Hot Fuzz

star2 star1 star1


Director: Edgar Wright

Writers: Edgar Wright & Simon Pegg

Main Cast:
Simon Pegg – Nicholas Angel

Nick Frost – PC Danny Butterman

Jim Broadbent – Inspector Frank Butterman

Timothy Dalton – Simon Skinner

Paddy Considine – DS Andy Wainwright

Rafe Spall – DC Andy Cartwright

Kevin Eldon – Sergeant Tony Fisher

Karl Johnson – PC Bob Walker

Olivia Colman – PC Doris Thatcher

Bill Bailey – Sergeant Turner

Paul Freeman – Rev. Philip Shooter

Trevor Nichols – Greg Prosser

Elizabeth Elvin – Sheree Prosser

Stuart Wilson – Dr. Robin Hatcher

Lorraine Hilton – Amanda Paver

Kevin Wilson – Butcher Brother (as Kevin)

Nicholas Wilson – Butcher Brother

Bill Nighy – Met Chief Inspector

Peter Wight – Roy Porter

Julia Deakin – Mary Porter

Edward Woodward – Tom Weaver

Patricia Franklin – Annette Roper

Anne Reid – Leslie Tiller

Kenneth Cranham – James Reaper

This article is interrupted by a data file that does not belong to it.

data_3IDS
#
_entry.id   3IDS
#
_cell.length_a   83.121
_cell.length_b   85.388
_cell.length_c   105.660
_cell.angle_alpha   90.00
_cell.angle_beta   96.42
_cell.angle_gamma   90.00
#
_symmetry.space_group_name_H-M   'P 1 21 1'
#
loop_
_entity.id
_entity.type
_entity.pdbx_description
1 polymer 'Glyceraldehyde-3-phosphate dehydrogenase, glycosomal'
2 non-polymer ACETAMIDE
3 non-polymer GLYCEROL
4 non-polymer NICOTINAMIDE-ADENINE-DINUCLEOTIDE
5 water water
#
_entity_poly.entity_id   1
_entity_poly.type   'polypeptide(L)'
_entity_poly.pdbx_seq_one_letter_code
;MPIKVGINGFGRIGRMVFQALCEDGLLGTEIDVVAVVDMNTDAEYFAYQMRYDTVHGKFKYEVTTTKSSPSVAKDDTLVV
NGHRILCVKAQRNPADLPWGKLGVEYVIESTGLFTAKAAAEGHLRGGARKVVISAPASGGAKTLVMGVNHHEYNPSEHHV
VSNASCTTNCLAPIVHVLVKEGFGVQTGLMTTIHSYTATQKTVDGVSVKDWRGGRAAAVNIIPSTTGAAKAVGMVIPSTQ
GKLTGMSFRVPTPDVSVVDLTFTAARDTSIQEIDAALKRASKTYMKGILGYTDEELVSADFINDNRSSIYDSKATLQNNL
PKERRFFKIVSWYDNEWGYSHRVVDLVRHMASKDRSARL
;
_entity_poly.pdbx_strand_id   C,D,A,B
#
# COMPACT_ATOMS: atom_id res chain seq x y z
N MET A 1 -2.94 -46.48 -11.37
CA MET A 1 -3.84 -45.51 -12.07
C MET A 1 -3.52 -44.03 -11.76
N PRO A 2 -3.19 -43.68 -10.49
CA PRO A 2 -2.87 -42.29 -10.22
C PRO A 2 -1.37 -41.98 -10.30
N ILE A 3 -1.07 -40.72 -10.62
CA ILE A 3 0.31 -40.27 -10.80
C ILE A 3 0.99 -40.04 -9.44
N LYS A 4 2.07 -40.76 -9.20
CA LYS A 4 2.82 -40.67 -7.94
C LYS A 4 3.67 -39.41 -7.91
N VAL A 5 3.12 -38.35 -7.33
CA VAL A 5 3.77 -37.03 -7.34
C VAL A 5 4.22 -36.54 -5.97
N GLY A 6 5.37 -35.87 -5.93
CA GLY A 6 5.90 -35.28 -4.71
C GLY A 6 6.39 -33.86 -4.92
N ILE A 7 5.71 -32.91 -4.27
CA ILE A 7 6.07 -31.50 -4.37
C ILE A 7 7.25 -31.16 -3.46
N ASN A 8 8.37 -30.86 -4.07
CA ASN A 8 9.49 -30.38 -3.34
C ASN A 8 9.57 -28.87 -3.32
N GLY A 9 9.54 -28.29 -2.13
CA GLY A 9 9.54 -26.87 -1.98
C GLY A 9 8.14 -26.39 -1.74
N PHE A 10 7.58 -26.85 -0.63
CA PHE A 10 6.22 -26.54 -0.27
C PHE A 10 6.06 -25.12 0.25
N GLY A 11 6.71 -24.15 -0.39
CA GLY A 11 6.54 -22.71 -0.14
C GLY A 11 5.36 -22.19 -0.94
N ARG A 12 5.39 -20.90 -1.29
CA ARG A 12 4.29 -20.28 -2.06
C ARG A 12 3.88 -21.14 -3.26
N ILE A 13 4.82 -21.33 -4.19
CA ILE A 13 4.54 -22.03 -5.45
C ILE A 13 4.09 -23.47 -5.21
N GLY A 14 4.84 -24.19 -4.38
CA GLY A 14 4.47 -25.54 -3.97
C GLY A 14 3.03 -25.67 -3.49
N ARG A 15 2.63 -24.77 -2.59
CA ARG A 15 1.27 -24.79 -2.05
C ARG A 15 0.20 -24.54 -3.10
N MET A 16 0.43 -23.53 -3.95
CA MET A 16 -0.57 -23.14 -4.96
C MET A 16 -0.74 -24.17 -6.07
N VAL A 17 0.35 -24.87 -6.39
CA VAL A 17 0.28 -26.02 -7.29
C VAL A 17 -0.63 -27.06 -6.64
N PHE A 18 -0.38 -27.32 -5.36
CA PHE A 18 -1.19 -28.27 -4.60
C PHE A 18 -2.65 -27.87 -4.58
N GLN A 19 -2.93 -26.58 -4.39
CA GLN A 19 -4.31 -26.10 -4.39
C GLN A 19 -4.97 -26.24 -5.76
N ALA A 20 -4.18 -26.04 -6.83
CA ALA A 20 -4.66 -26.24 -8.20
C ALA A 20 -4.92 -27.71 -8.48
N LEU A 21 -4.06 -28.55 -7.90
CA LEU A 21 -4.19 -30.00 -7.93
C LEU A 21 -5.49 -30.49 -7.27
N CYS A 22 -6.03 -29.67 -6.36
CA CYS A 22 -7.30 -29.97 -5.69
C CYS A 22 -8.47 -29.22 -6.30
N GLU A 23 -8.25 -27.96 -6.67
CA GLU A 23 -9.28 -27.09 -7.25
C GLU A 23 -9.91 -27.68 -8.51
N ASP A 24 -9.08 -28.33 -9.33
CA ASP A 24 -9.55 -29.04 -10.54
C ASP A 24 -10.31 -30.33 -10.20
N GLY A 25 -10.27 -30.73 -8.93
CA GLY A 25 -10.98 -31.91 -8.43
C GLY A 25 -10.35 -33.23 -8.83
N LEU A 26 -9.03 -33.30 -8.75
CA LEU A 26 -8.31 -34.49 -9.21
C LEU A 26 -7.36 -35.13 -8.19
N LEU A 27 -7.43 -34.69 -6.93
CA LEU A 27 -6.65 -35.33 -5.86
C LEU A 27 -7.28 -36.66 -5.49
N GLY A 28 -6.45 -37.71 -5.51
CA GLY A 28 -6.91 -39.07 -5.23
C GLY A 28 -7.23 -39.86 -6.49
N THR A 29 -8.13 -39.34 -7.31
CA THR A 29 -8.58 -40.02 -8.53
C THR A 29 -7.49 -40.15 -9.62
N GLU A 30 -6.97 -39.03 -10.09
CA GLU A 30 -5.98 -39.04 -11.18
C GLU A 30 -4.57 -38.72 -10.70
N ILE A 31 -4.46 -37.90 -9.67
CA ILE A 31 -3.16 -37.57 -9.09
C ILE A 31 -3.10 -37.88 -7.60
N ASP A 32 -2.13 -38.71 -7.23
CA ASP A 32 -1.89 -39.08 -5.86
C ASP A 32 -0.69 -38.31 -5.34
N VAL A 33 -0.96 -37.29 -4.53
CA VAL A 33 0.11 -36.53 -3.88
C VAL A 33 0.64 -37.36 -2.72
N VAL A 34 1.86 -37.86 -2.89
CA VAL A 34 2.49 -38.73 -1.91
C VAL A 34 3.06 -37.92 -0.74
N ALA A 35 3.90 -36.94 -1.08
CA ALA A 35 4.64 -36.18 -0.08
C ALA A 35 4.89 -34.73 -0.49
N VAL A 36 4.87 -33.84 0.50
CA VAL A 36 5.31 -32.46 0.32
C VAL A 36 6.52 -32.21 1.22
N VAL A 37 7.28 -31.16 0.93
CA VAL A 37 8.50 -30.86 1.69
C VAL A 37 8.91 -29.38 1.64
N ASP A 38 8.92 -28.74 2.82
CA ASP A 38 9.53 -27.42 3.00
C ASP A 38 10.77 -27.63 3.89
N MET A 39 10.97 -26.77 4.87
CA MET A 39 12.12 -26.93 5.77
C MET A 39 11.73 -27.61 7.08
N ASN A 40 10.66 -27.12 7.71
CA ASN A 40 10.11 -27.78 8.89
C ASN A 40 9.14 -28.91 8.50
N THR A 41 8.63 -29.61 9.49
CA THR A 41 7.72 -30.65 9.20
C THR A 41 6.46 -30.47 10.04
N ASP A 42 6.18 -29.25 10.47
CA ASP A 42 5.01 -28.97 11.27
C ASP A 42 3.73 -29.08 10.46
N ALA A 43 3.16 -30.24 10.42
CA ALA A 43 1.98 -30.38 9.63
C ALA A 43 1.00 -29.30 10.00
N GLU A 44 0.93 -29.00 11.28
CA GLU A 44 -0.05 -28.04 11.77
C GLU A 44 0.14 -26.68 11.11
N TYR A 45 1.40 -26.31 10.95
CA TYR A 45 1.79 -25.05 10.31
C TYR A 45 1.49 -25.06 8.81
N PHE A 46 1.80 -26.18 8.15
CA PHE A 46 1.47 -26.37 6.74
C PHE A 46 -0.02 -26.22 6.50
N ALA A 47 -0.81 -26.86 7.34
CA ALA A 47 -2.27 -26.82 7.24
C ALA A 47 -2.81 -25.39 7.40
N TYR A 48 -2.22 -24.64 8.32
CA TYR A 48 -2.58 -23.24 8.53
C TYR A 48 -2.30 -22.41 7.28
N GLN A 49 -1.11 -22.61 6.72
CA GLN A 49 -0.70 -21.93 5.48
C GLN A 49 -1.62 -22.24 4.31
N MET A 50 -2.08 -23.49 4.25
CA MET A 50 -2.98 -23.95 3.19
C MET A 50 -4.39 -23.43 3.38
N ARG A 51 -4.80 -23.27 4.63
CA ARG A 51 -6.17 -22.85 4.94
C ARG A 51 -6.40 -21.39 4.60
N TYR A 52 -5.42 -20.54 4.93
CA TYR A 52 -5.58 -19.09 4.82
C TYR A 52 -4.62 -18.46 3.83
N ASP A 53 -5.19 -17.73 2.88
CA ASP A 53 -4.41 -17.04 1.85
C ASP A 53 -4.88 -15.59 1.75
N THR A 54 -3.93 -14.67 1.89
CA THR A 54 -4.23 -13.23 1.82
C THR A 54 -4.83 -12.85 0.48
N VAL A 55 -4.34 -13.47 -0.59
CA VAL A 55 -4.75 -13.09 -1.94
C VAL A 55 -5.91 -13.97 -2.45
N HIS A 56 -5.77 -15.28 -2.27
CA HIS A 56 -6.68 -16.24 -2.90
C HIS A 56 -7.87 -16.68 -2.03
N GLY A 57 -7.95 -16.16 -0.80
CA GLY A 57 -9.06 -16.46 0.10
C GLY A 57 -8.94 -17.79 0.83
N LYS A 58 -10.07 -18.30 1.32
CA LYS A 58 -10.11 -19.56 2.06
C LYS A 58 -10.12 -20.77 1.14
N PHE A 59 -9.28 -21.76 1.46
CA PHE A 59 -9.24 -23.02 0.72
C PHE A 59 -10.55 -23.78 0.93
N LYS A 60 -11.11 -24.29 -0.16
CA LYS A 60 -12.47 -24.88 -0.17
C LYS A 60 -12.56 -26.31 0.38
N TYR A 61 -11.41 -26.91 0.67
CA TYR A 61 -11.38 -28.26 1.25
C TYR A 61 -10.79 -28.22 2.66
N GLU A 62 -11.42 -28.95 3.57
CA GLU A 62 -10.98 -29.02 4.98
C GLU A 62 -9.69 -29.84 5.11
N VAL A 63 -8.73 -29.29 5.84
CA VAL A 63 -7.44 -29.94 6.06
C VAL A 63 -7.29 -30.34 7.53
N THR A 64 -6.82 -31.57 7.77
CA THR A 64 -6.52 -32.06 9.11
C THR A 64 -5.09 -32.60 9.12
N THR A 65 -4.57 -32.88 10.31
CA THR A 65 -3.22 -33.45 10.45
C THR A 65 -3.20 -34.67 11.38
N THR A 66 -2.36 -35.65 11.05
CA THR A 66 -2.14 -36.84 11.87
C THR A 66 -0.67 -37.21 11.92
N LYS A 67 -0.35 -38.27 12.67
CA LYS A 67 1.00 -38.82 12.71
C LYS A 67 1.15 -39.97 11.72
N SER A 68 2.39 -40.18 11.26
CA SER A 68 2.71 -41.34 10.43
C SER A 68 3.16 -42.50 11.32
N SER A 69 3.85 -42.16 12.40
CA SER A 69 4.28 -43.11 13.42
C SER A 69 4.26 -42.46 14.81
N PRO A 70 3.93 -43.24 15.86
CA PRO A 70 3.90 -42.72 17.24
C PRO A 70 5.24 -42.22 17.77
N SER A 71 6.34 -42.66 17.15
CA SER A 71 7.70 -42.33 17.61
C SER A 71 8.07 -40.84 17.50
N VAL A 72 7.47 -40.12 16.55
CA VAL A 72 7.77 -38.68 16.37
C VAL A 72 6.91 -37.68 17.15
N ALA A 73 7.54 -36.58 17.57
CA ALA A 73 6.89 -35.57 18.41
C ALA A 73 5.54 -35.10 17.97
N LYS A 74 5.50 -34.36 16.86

Adam Buxton – Tim Messenger

Stephen Merchant – Peter Ian Staker

Tim Barlow – Mr. Treacher

Ben McKay – Peter Cocker

Rory McCann – Michael Armstrong

Alice Lowe – Tina

Ron Cook – George Merchant

David Threlfall – Martin Blower

Lucy Punch – Eve Draper

David Bradley – Arthur Webley

Colin Michael Carmichael – Heston Services Clerk

Maria Charles – Mrs. Reaper
Running time: 121 Minutes

Rating: R

Year of Release: 2007 


To sum up: Hot Fuzz is a love letter to those often bad "Buddy-Cop-Action-Thrillers" brought to you by the creators of that modern classic "Shaun of the Dead". It asks the question, "Can a comedic send up of a thoroughly trodden genre meet and surpass the conventions of that genre?" 

“Have you ever fired two guns whilst jumping through the
“Have you ever fired one gun whilst jumping through the
“Ever been in a high-speed pursuit?”
“Yes, I have.”
“Have you ever fired a gun whilst in a high speed


         Nicholas Angel (Simon Pegg) is London's top cop. The elite. An officer with an arrest record 400% better than anyone else on the force. He's so by the book, so dedicated to duty, so obsessed with being the best, that he is always in full "police officer mode." And that's the problem; he's so good, he's making the fellow Bobbies in his department look bad. And they hate it. Consequently, his jealous superiors conspire to get him out of the way by transferring Nicholas, who is incapable of switching off, to the small village of Sandford, a town so "off", it doesn't even know where the "on" switch is.